Chowder is quite a different thing altogether. Unlike bisque which is smooth, chowder is thick and chunky. Traditionally it’s filled with pieces of vegetables, seafood and/or meat. It also usually includes milk or cream, and gets its thick texture from hearty vegetables, like potatoes; Source – The Kitchn

Oh Love. Doth cover. A multitude of sins.

And so the journey began, palm nut sauce, meat and banga spices went in a pot. I let it simmer for half an hour and then checked for seasoning. I couldn’t taste the distinctive, aromatic spices, so I added more and more of the spice mix…..double, triple, quadruple what my mom said to.

My mom had told me how essential the spices were to the soup. The oil soup. One needed the belentientien (Heinsia crinita; Atama to the Efik) and atariko (part black pepper, eucalyptus, very aromatic) to ‘cut’ through the richness and the fat, providing that slight acidic balance which creates layers and dimensions of flavor , including sweet and bitter, in the same way that cooks in the West use vinegar and lemon juice to give the dish some ‘acid’. One definitely needed the bitter leaf finish at the end. “Every Nigerian soup benefits from it”, she said.

It is interesting to see how cooks across the world achieve the same results with different ingredients, indigenous to their locales.

Finally the soup was ready and I was excited. As excited as my husband – he had no idea this would test his new-found love for me.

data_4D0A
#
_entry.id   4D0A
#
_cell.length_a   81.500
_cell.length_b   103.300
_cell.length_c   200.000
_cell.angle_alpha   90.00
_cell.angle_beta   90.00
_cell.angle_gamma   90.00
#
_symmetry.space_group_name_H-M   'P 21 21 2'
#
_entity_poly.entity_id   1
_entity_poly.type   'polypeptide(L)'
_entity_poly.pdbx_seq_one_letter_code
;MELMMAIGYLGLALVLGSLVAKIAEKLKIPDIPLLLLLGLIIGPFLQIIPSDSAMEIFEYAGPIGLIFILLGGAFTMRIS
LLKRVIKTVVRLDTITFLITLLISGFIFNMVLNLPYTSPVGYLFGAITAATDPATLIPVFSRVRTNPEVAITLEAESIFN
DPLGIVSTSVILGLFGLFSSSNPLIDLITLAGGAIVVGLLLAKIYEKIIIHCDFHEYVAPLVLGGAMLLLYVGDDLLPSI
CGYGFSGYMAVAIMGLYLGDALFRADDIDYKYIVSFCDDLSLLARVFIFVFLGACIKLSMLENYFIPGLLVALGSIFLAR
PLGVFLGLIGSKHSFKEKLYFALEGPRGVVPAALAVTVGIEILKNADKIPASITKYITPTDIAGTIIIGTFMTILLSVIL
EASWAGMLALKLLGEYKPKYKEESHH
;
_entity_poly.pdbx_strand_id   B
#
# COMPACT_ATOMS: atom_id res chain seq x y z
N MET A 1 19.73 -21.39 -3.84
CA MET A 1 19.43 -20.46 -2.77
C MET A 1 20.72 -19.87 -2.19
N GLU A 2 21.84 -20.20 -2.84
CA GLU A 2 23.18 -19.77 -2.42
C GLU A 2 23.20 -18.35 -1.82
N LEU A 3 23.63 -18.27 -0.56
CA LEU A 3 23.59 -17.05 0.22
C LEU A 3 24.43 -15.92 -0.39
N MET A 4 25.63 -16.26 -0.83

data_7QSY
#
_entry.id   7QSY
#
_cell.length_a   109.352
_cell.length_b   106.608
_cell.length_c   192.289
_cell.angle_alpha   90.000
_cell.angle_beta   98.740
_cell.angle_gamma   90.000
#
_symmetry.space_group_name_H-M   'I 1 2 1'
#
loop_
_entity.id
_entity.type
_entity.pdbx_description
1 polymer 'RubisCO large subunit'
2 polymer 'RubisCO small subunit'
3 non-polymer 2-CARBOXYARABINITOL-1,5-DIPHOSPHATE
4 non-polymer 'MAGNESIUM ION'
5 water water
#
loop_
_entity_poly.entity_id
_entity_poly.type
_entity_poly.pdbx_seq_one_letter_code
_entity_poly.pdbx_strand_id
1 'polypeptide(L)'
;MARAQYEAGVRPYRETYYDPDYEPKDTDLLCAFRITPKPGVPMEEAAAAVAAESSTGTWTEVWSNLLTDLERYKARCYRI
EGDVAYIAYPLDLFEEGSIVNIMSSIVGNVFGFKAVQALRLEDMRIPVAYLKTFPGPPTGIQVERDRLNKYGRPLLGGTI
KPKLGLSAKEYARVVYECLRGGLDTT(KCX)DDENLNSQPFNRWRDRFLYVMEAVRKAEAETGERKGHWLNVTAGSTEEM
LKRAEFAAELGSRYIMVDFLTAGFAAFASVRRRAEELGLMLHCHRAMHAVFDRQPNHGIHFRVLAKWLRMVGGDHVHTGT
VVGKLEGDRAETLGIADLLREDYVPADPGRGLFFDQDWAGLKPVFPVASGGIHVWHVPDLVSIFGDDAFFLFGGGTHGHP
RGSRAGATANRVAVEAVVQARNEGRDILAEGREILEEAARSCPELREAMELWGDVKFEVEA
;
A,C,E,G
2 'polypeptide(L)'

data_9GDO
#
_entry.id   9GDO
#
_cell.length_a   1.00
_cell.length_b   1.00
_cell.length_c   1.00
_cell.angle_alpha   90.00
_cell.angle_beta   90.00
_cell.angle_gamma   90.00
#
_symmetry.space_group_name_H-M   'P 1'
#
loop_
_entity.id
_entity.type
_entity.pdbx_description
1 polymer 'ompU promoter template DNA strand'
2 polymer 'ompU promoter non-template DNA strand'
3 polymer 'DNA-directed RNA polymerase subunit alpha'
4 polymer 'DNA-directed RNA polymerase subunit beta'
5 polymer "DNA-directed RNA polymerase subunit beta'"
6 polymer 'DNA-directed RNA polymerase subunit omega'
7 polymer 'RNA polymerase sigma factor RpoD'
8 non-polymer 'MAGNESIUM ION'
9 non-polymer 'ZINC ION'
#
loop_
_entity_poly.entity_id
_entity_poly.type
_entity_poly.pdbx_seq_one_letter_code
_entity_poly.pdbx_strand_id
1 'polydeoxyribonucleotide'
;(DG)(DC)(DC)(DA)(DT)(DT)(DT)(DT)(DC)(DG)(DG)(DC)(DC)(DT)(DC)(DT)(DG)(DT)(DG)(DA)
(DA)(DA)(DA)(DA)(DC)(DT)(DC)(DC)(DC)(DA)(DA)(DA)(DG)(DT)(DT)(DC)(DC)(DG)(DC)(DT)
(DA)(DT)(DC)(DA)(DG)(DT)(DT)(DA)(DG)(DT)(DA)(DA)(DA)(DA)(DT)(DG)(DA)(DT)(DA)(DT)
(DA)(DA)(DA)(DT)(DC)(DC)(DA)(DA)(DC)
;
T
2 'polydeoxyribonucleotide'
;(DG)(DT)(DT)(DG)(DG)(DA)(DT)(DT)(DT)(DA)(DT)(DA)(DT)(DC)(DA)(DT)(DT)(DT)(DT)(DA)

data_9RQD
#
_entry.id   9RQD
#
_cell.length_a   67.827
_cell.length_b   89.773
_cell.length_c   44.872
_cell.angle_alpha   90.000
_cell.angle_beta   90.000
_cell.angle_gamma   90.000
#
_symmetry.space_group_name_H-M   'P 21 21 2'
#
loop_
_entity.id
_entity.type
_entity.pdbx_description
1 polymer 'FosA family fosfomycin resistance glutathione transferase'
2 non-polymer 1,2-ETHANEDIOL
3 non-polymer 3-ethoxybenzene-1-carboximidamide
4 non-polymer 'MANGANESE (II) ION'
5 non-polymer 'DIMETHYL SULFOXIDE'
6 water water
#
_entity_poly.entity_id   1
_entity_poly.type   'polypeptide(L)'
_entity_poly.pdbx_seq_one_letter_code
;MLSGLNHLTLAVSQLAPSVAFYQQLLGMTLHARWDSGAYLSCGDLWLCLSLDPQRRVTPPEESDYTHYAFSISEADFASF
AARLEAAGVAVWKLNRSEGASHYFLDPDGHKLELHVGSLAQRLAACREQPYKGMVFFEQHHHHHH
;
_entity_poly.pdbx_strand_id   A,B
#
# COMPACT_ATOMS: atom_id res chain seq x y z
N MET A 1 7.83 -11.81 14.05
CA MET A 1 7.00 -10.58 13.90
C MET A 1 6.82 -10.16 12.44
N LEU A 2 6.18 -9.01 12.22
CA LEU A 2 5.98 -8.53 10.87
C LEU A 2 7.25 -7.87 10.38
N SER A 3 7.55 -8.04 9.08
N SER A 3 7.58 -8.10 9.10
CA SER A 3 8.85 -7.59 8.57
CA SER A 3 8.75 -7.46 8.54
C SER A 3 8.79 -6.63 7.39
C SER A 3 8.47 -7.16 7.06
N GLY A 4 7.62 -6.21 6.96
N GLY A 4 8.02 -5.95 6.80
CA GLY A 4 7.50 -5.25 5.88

One dip of a morsel of Eba and it was clear to see, this soup was a disaster in almost every regard.

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Morsel of eba, in a clay pot

First of all, I could finally taste all of the spice mix. You know, the spice I couldn’t taste while it cooked! All the spice mix that I shouldn’t have added and it was all wrong  – bullish, overpowering and controlling rather than a quiet, strong thread of flavour running through.

But that wasn’t the worst part. The absolute worst thing was the bits of broken shrimp shells and the strands of prawn tentacles that littered my soup. It was like a beach picnic, gone wrong. A picnic where someone, in annoyance launched a handful of wet sand which landed right in your Vichyssoise, and muddied it.

But I didn’t realize all this till we sat down to eat, soups ladled into locally made clay pots called Evwere. The soup which started out liquid, and finished liquid had been transferred to the Evwere, where the magic of claypots was invoked. Slightly thickened and ready for the devouring.